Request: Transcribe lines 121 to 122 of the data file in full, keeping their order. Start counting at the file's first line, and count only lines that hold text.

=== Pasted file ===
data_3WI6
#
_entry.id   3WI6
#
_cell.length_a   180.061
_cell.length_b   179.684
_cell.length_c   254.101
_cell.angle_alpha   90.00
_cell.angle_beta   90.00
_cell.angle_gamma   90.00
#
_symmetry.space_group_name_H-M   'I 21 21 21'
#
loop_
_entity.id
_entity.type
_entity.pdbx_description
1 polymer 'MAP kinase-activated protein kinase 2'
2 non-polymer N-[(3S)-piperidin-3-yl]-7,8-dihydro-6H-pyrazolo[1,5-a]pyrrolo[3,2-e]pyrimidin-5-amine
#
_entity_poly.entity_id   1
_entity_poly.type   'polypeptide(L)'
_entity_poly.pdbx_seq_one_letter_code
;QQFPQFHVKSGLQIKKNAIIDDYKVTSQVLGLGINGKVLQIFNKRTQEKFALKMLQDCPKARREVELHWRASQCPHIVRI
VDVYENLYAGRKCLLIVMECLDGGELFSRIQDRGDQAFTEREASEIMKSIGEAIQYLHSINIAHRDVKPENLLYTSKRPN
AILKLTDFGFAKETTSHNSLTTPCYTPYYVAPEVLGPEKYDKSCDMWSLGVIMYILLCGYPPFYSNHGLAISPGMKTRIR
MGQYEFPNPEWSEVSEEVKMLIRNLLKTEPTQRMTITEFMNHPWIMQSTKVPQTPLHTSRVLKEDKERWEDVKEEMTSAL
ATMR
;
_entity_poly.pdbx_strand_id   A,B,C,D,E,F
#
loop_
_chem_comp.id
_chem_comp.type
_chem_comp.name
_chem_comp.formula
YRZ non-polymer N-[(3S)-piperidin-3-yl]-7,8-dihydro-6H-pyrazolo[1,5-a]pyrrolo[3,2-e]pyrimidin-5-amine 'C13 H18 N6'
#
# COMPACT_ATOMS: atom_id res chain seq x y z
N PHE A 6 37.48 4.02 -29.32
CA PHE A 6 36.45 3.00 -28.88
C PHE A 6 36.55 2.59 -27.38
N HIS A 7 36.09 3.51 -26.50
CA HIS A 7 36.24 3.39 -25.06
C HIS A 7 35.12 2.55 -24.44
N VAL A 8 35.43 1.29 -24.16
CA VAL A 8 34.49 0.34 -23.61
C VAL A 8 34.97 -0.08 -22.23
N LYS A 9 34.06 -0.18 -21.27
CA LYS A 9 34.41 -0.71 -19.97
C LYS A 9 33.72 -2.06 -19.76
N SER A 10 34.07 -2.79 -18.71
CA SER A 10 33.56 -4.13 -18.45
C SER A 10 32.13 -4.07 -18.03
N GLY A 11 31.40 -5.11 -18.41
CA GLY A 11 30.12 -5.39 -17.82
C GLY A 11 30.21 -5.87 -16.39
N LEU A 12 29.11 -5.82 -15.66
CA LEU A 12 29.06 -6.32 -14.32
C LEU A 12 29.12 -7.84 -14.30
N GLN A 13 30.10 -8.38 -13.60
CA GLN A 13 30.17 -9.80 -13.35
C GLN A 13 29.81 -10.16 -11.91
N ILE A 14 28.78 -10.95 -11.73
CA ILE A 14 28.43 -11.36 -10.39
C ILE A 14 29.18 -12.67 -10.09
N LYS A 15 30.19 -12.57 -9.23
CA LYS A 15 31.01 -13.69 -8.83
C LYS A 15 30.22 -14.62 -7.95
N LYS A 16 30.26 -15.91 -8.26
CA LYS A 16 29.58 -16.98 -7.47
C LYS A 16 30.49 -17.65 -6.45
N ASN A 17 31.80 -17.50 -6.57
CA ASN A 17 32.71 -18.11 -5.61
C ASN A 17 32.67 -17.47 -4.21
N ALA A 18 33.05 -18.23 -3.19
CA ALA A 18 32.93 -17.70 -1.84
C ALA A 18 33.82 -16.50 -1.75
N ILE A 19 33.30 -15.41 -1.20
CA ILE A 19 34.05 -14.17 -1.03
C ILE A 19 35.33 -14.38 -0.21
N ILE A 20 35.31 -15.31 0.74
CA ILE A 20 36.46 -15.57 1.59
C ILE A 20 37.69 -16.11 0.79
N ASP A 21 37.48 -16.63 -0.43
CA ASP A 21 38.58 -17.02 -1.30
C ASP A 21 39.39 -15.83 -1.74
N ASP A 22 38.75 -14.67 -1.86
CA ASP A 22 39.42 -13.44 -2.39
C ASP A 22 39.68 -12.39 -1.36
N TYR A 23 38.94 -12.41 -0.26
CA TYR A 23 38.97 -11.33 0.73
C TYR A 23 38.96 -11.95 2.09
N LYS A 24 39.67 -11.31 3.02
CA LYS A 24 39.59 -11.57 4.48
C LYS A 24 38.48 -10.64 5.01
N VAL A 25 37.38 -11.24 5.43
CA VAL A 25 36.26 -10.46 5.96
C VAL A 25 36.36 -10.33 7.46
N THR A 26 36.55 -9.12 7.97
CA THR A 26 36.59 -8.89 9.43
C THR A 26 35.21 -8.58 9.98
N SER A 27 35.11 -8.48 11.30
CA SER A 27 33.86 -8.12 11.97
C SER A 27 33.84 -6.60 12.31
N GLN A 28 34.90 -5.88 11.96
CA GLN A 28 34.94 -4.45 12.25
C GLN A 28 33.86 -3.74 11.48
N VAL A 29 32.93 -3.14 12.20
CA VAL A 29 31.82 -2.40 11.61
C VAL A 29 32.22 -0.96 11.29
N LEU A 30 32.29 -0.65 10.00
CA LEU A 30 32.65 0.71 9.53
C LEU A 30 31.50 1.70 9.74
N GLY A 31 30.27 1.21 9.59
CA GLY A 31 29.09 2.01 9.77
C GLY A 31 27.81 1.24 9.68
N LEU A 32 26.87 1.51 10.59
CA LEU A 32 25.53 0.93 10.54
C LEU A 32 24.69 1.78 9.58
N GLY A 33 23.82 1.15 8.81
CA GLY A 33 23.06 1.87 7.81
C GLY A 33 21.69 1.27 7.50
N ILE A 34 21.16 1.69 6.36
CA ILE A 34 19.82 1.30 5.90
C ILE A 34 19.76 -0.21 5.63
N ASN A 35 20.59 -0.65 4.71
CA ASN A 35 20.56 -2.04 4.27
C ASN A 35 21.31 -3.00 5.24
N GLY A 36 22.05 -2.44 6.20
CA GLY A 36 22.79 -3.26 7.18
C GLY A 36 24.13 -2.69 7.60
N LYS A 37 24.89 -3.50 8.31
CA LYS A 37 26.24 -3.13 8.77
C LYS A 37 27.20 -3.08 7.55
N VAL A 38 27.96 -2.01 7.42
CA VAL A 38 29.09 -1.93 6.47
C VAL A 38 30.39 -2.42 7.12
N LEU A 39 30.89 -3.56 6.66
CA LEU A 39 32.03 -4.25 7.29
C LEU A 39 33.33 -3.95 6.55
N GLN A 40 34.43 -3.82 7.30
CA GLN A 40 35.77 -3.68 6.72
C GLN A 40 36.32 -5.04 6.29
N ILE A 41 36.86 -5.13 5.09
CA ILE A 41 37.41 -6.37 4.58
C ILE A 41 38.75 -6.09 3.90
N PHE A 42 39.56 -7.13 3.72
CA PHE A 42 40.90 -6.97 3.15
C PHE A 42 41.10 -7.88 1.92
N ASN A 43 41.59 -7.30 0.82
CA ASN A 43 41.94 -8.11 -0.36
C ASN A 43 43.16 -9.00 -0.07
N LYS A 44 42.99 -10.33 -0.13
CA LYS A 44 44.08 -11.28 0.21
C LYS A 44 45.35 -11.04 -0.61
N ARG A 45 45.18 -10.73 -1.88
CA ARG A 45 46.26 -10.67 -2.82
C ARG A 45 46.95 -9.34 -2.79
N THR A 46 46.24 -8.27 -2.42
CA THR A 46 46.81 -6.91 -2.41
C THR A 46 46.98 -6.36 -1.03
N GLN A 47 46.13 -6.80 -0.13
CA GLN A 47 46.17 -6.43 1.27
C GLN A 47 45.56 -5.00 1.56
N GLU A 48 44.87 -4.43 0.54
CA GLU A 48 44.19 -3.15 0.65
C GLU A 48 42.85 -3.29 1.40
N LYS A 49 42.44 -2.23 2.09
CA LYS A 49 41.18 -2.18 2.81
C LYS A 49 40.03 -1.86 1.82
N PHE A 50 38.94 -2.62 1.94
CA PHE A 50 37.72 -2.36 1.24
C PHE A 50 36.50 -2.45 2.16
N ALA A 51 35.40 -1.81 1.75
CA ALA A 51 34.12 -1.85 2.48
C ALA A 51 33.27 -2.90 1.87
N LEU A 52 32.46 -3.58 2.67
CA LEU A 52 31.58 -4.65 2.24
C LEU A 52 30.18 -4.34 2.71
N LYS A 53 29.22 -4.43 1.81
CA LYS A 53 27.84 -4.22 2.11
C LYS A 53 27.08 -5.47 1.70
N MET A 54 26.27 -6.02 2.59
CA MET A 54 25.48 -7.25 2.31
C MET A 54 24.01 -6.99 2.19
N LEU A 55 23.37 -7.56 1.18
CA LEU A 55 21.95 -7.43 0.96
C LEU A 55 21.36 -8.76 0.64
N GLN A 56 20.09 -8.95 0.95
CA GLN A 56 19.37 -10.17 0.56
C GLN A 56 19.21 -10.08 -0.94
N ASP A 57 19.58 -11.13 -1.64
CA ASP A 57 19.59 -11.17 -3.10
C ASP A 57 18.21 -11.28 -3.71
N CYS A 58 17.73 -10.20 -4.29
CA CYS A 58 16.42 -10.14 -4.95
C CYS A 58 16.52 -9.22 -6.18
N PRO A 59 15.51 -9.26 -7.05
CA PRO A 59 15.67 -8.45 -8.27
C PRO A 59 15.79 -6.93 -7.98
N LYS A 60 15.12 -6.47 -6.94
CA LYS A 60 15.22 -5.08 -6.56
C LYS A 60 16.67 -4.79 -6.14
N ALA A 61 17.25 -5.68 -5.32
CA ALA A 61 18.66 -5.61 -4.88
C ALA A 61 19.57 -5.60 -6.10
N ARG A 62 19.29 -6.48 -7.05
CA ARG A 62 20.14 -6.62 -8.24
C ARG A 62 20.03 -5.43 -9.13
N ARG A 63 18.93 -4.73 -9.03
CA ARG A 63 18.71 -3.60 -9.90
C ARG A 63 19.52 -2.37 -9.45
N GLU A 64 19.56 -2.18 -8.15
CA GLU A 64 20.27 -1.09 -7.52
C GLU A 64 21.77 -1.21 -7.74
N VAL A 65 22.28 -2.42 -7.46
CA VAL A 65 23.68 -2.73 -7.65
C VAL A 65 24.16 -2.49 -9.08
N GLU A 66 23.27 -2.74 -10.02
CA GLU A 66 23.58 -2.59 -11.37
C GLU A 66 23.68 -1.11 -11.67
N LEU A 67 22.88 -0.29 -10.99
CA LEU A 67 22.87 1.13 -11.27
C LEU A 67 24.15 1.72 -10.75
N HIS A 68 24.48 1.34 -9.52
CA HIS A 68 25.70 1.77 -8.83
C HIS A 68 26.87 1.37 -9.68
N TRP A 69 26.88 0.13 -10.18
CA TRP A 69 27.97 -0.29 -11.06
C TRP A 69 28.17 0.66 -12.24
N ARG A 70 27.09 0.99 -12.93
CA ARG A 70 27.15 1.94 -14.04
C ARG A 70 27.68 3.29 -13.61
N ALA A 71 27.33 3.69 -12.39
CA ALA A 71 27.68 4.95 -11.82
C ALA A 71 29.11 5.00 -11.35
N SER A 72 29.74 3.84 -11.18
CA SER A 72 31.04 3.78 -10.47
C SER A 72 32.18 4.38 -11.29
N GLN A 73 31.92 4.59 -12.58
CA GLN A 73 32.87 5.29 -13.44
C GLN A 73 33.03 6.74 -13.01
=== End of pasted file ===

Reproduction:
N GLY A 33 23.82 1.15 8.81
CA GLY A 33 23.06 1.87 7.81